Wednesday, March 5, 2014

The Abandoned and The Condemned

On December 5 in 1872 the Mary Celeste, a Canadian-built, American-owned merchant ship was speeding across the Atlantic from the Azores Islands towards Gibraltar with sails at full mast.

However, when it was sighted 1,000 km from the coast of Portugal by the crew of the Dei Gratia, a Canadian brigantine, they discovered the Mary Celeste was abandoned, completely unmanned of any crew mates. Although the weather was fine and there was no damage to the ship, nor any distress flags, when Oliver Deveau, Chief Mate of the Dei Gratia, boarded the Mary Celeste. On board he discovered something even more bizarre. All of the ship's papers were missing, except for the captain's logbook. The ship's clock was not functioning, and the compass was destroyed; the sextant and marine chronometer were missing. A six-month supply of uncontaminated food and fresh water was still aboard, and the crew's personal possessions and artifacts were left untouched, making a piracy raid seem extremely unlikely. It appeared the vessel had been abandoned in a hurry. There was no sign of a struggle, or of any sort of violence.

I find this one of the more mysterious and intriguing stories related to Portugal's maritime history, and the unusual circumstances have given rise to all kinds of explanations for the ships abandonment, ranging from alien abduction to mutiny, and a variety of hoaxes. Even Conan Doyle presented a theory on what had happened in a poplar magazine article.

Today, the coast and interior of Portugal offer similar sights that intrigue me like the story of the Mary Celeste. The vast number of abandoned estates, homes and buildings throughout Portugal offers a starting point for exploration into our past and present, where many mysteries unfold in the emptiness of these decaying spaces.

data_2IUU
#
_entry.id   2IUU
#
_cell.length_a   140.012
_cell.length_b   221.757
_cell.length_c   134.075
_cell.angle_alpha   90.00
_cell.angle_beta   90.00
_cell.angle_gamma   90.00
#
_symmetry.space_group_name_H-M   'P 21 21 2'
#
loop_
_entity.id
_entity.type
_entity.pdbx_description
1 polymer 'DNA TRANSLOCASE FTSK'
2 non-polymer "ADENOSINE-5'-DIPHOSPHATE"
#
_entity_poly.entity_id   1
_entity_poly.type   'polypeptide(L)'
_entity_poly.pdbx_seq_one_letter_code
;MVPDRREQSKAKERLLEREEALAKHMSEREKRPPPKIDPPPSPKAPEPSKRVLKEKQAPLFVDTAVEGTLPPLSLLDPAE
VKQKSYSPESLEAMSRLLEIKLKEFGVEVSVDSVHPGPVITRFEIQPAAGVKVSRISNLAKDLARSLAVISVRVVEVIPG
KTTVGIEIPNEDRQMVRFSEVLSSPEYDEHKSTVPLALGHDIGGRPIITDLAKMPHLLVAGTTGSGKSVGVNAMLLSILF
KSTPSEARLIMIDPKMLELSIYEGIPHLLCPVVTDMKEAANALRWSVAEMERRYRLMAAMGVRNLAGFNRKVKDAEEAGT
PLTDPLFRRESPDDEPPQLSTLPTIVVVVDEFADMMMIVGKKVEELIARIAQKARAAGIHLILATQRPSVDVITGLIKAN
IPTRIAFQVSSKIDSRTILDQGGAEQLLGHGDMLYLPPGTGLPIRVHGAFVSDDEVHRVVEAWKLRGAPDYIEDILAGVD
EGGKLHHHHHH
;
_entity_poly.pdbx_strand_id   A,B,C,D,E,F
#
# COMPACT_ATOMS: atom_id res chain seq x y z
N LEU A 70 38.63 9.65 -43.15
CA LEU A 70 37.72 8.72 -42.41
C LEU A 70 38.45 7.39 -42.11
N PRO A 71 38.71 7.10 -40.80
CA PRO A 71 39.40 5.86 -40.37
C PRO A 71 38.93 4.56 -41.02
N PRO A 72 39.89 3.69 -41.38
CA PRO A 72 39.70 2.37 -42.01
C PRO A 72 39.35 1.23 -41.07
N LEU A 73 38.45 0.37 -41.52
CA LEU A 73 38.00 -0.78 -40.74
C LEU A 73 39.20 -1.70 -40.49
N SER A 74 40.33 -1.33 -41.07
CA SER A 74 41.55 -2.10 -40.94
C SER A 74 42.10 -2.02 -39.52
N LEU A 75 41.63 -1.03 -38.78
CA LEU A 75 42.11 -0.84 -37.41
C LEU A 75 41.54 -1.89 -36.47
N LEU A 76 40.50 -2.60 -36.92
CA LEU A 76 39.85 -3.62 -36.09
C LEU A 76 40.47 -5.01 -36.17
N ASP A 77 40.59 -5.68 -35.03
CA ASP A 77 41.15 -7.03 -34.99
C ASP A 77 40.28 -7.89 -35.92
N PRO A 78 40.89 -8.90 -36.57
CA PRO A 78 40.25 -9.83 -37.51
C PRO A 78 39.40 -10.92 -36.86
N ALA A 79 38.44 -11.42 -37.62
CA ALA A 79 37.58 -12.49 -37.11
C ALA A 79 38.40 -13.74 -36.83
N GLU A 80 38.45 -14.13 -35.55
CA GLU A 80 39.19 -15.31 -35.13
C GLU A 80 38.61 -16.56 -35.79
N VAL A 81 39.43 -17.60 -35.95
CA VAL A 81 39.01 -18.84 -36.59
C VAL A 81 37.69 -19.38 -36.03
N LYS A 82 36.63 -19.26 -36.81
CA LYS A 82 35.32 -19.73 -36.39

In the capital of Lisbon alone there are over 6000 condemned properties, according to the ​Superintendent of the city. Buildings in populated areas of Porto, Algarve and even in remote areas are being condemned faster than they are restored, which represents a growing trend across Europe as the financial crisis compounds the problem of maintaining our heritage. Vast numbers of citizens are moving to the city-suburbs for work, or immigrating to other countries for greater opportunities and new beginnings.

The politics and economics behind this growing trend are complex, and with over 11 million abandoned, or vacant homes in Europe right now there are more than double the number of homes for every homeless person in Europe. Why are prices not dropping in a stagnant economic crisis where a supply of abandoned homes on the market far exceeds the demand? This question leads to as many explanations as there are for the mysterious abandonment of the Mary Celeste.

Below are some of my favorite places abandoned or condemned around Portugal today. In their sad state of decay, I hope for their rehabilitation before it is too late to save them, and at the same time I enjoy the beauty they possess, expressing our impermanence and struggle to remain present.

Hotel da Foz da Sertã, located in the region of Cernache do Bonjardimon, on the banks of the Albufeira of Castelo do Bode near the bridge of Vale da Ursa stands a four story hotel with 44 rooms and several apartments. After the Carnation revolution on  April 25, 1974, the place was abandoned after an agreement to use it as accommodation to the returnees from the former colonies of Portugal. Afterward the hotel began to fall into such as state of disrepair the owner was driven to suicide.

The Sanatório do Caramulo, located in Tondela is one of the 19 sanitariums in Caramulo. A resort created in 1921 was the first town in Portugal to have sanitation and electricity. The vision of Dr. Jerónimo de Lacerda, was to create a healing environment for treating patients with tuberculosis.

 Palácio do Rei do lixo ou Torre do Inferno, (The Palace of the King of Trash, or Towering Infern, located in Coina. This strange tower has become an unoffical landmark of the region. Built by Manuel Martins Gomes Júnior, known as "The King of the Trash" in order to show his greatness. Some say he built the Palace so that he could see the property he owned in Alcácer do Sal.

The Castelo da Dona Chica, located in Braga is a beautiful, ornate Gothic-inspired castle built by Frances Peixoto de Sousa in 1915. The works dragged on for decades, and costs became so out of control that the owners abandoned the mansion. 

Casa do Professor ou Quinta do Parreira, (The teacher's house or Estate of Grape leaves). A beautiful House, which had several owners over the years. The names by which it is known due to two of its owners. Its first owner was a man named Doc Ab, was a well-known in the region and a wealthy landowner who provided aid to the most needy peasants of the countryside, even providing them employment on other properties that he owned.